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“Portrait of a Bitter Spy” by RS Rowland - IHIBRP 5-Star Book Review

Spies & Romance Against The Backdrop Of An Epic World War!

Astonishing in detail and vibrant in description, RS Rowland’s lavish portrait about the lives of a British soldier and his love interest turned German spy is a brilliant read. “Portrait of a Bitter Spy” is a stunningly detailed montage about Josefa—a beautiful, wealthy young heiress and artist, who is within just a short time, transformed by the death of her husband at the onset of World War I into a German agent who learns and performs her job with startling efficiency, while Fleming—a British botany graduate student turned soldier loses his opportunity for true love with Josefa due to bad-timing and her prior engagement to a German officer.

The plotline of “Portrait of a Bitter Spy” is well-paced and attentive to every detail as Rowland fully discloses her characters’ experiences in a pensive and enthralling narrative. Nothing is overlooked by this author as she whisks readers away on a journey that takes her two main characters from innocent days spent gathering plant samples and rendering the most exquisite paintings of the Spanish coast to the bitterness of a world war and finding themselves on opposite sides of the fence. The author’s ability to express her characters’ emotions without sounding over-the-top or self-obsessed renders a story that is both provocative and profound.

At 486 pages, this novel is lengthier than most, but every word drips with danger and romance. Rowland pours out the details of Josefa’s life as a flamboyant, high-society undercover agent intent on securing military information for the advancement of the Fatherland’s war effort. Meanwhile, the author elicits deep emotions with her haunting images of Fleming and the valorous men who fought alongside him in the trenches as she painstakingly describes horrific battle scenes that are based directly on her own grandfather’s historical accounts of the action he saw in 82nd Division of Battery D’s heavy artillery unit in France during WWI. In contrast to Fleming’s mind-jolting experiences, Josefa is put-to-task posing as society’s darling when she’s trained by the elite group of individuals responsible for maintaining Germany’s spy system. In each protagonist, we see major transformations in their overall characters as they go from happy-go-lucky young adults to seasoned veterans of war.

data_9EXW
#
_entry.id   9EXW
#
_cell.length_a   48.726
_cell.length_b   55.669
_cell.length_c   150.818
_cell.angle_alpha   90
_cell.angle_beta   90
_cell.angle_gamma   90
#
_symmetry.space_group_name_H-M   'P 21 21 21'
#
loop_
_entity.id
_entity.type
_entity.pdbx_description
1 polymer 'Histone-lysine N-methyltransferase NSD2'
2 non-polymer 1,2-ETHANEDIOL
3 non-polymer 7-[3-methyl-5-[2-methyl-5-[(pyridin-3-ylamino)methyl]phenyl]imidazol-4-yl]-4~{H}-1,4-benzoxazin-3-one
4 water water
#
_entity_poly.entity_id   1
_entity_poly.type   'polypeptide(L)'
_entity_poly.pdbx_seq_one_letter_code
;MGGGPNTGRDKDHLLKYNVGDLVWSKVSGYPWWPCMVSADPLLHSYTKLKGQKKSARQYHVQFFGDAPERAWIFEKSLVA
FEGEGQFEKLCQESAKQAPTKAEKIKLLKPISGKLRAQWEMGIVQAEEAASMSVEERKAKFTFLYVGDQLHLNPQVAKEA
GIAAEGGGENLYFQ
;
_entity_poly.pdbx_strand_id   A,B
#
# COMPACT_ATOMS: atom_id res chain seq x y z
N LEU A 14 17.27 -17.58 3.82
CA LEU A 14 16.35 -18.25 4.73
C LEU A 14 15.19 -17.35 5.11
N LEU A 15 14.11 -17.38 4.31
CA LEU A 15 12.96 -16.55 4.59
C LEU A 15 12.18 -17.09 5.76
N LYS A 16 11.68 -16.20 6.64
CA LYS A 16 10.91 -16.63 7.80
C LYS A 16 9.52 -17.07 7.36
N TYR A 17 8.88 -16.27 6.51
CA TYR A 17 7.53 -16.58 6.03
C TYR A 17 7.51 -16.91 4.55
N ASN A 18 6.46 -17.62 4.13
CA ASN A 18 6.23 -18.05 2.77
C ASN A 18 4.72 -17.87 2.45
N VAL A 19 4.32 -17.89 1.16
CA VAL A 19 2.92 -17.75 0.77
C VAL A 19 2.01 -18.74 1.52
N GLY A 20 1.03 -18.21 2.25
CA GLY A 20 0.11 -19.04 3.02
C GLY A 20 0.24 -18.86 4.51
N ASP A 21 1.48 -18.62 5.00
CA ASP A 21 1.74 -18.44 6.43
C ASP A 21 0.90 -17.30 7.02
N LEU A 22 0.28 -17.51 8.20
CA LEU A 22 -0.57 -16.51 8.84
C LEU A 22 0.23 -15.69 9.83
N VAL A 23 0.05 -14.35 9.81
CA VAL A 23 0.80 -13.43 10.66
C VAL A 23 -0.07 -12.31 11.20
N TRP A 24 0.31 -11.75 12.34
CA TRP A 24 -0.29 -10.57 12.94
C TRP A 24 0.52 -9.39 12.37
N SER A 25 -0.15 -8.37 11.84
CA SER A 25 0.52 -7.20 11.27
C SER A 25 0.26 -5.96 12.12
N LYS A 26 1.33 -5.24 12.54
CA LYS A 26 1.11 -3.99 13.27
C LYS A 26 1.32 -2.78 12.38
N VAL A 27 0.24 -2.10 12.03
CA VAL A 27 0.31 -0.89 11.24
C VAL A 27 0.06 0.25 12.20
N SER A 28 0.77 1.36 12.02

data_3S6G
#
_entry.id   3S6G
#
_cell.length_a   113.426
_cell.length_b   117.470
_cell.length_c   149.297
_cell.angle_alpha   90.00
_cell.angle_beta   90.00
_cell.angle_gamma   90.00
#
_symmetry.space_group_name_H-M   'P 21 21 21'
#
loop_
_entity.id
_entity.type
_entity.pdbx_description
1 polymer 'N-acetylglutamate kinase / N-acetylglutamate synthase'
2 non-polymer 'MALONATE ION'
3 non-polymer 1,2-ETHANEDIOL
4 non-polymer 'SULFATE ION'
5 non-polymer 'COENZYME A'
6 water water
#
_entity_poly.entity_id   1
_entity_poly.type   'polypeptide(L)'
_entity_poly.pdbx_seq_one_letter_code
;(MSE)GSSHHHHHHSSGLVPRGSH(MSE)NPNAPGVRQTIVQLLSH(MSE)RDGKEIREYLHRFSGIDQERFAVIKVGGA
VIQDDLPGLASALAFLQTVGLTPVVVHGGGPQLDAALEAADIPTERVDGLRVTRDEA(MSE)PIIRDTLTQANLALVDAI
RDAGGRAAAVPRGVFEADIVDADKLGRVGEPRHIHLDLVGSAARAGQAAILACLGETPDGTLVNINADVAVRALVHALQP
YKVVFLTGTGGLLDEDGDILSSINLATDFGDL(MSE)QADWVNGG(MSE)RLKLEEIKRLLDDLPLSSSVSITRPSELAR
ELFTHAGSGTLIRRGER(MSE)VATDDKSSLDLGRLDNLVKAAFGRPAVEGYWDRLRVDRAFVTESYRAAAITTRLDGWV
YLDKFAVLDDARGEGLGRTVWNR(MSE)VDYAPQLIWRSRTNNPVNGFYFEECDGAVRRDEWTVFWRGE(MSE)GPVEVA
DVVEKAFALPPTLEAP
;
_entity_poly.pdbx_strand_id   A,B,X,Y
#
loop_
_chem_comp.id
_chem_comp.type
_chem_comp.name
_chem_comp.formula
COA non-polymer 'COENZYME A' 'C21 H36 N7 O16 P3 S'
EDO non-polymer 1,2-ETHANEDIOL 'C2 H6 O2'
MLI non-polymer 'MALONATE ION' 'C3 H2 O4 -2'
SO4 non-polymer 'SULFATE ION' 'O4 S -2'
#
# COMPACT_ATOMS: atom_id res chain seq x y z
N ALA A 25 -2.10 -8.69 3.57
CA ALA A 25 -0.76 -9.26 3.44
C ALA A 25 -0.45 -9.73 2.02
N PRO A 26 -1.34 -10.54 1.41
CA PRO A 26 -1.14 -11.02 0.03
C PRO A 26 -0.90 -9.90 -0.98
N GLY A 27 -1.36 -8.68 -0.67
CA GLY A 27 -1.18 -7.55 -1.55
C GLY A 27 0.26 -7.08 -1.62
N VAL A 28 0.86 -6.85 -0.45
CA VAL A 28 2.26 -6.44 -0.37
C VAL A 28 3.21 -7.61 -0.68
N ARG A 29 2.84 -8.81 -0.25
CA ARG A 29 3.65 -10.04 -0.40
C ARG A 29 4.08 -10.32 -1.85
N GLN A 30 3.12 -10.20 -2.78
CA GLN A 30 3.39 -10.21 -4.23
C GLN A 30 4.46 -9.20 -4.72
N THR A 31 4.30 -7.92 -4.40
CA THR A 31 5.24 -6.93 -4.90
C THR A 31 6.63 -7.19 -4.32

“Portrait of a Bitter Spy” is an emotional, oftentimes bittersweet tale about two people embroiled in war. It demonstrates that the casualties of war are not only those individuals fighting on the front lines but those operating outside the sphere of battle—those working on the fringes of society to further their nation’s cause and protect the ideals of their country.

Rowland has certainly accomplished a great deal of research on Britain and Europe in the World War I era, including the culture, politics, society, landmarks, entertainment, and women’s roles. The author has additionally widened her scope by encompassing those individuals living on the fringes of society whose behavior was often considered shocking or deviant at that time—drug addicts, gypsies, homosexuals, etc.—making this a most fascinating and revealing read. As an historian, I feel this novel would be an excellent accompaniment to any college course dealing with the culture and/or society of Britain and Europe, women’s studies, or espionage during the WWI era.

There were quite a few typographical errors in this book at the time I read it, along with a copious use of parentheses to outline a character’s self-admonitions and thought processes in place of the more familiar and traditionally accepted writing method of italicization with which most readers are acquainted, making this a somewhat laborious read in that one often has to reread sections of the story in order to determine which portions of the narrative are intended to be mute and which are spoken aloud by the characters. These writing issues, however, detract little from the overall enjoyment of this well conceived and absorbing read.

“Portrait of a Bitter Spy” does contain adult themes, sexual situations, and graphic violence, and so I recommend this book for ages 17 and up.

Congratulations to the author on this award-winning story! This novel will be permanently featured on my website at under IHIBRP 5 Star Recommended Reads!

Find “Portrait of a Bitter Spy” by RS Rowland on Amazon & Kindle here.

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